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Justice News

Department of Justice
U.S. Attorney’s Office
District of New Jersey

FOR IMMEDIATE RELEASE
Thursday, February 11, 2016

Doctor Charged With Accepting Thousands Of Dollars In Cash Bribes For Referrals To Lab Companies

NEWARK, N.J. – A doctor with offices in Toms River, New Jersey, was indicted today for accepting thousands of dollars in cash bribes in exchange for referring his patients to two lab companies that performed blood and DNA testing, U.S. Attorney Paul J. Fishman announced. 

Vincent Destasio, 54, of Toms River, was indicted by a federal grand jury in Newark on one count of conspiracy to accept cash bribes and two substantive counts of accepting cash bribes. The indictment was unsealed today. Destasio will be arraigned on a date to be determined.

According to the indictment and statements made in court:

Destasio, a doctor of osteopathic medicine, was paid cash kickbacks by two sales representatives (Daniel Gilman and Kenneth Robberson) who were partners operating PROMED, which was a marketing and sales company specializing in blood testing laboratories and DNA laboratory testing companies. Gilman and Robberson have both pleaded guilty to an information charging them with conspiracy to bribe a physician and are awaiting sentencing.  

From March 2014 through May 2015, Gilman and Robberson solicited Destasio by paying him cash bribes for referring patient lab work to two separate laboratories for which Gilman and Robberson provided marketing and sales. One company (Company 1) was a blood testing laboratory company and the other was a DNA laboratory testing company (Company 2). Neither Company 1 nor Company 2 had any knowledge of or involvement in the kickback scheme.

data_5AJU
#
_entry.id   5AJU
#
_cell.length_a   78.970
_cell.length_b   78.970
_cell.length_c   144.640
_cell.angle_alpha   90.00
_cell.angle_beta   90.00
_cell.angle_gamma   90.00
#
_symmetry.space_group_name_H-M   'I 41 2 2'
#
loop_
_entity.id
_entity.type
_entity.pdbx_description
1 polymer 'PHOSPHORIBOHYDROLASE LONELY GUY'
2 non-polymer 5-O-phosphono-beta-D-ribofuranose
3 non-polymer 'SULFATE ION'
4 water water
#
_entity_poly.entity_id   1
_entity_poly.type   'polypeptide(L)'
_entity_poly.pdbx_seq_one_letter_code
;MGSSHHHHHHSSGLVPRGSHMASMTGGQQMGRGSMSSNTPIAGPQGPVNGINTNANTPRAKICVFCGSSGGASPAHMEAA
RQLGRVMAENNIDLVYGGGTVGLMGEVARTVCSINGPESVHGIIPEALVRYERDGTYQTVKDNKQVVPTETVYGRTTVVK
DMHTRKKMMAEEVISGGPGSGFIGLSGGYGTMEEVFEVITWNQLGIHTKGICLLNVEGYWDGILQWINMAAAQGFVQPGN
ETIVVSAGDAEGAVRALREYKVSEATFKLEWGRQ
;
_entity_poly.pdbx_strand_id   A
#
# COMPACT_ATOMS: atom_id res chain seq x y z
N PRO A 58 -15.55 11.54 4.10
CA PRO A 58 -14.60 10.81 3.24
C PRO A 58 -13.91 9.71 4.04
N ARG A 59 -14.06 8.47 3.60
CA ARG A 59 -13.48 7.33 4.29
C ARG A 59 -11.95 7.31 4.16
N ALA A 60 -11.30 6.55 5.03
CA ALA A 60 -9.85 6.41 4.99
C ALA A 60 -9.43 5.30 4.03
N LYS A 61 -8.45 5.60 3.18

Gilman and Robberson received monthly commission checks from the two companies for referrals, for 10 percent of the reimbursements paid to the companies by various payors, including Medicare. After receiving the commission checks from the two companies, Gilman and Robberson would identify the number of patients Destasio had referred and pay him a cash kickback based on those patients. Destasio was paid a total of approximately $25,000 in cash bribes for his referrals. 

Destasio faces a statutory maximum prison sentence of five years on each count in the indictment and a maximum fine equal to the greatest of $250,000 or twice the gross gain or loss from the offense. He will also forfeit $25,000, if convicted. 

U.S. Attorney Fishman credited special agents of the FBI, under the direction of Acting Special Agent in Charge Andrew Campi in Newark, and special agents of the U.S. Department of Health and Human Services, Office of Inspector General, under the direction of Special Agent in Charge Scott J. Lampert, with the investigation leading to today’s indictment.

The government is represented by Assistant U.S. Attorney Michael H. Robertson of the U.S. Attorney’s Office Health Care and Government Fraud Unit in Newark.

The charges and allegations contained in the indictment are merely accusations, and the defendant is presumed innocent unless and until proven guilty.

U.S. Attorney Fishman reorganized the health care fraud practice shortly after taking office, creating a stand-alone Health Care and Government Fraud Unit to handle both criminal and civil investigations and prosecutions of health care fraud offenses. Since 2010, the office has recovered more than $635 million in health care fraud and government fraud settlements, judgments, fines, restitution and forfeiture under the False Claims Act, the Food, Drug and Cosmetic Act and other statutes.

Defense counsel: John J. Bruno Jr., Esq., Rutherford, New Jersey

16-042
Topic: 
Healthcare Fraud
Updated June 15, 2016